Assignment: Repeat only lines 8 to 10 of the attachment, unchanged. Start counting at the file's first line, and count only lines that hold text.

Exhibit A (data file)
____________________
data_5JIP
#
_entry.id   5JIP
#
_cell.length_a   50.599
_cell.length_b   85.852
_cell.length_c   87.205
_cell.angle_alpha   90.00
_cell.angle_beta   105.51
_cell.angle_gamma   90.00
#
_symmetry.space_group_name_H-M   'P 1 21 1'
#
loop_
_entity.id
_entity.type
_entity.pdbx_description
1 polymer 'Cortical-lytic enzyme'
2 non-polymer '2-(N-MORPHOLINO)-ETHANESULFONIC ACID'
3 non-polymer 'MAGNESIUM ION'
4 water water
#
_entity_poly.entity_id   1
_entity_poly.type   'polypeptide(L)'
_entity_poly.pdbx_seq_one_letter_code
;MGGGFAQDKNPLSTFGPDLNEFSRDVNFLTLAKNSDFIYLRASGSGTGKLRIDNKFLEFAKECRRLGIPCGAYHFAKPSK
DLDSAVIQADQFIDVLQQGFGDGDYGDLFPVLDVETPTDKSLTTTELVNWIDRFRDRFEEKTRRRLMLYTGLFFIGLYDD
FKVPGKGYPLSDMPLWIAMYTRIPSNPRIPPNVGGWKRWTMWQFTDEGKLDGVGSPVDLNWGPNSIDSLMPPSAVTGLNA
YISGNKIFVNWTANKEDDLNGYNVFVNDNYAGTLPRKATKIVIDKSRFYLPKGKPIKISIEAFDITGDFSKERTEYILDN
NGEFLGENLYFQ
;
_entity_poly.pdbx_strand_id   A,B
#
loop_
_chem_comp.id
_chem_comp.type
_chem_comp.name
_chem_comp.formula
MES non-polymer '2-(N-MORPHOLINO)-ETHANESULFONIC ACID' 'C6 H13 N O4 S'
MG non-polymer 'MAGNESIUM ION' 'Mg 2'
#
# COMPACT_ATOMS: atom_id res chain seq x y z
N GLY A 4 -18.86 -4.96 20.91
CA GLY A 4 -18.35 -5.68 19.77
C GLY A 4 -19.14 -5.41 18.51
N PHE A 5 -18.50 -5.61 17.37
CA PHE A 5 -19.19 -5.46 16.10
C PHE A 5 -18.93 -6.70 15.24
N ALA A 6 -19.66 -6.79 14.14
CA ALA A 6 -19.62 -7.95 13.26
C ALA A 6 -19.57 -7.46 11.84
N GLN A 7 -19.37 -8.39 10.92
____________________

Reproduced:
_cell.angle_alpha   90.00
_cell.angle_beta   105.51
_cell.angle_gamma   90.00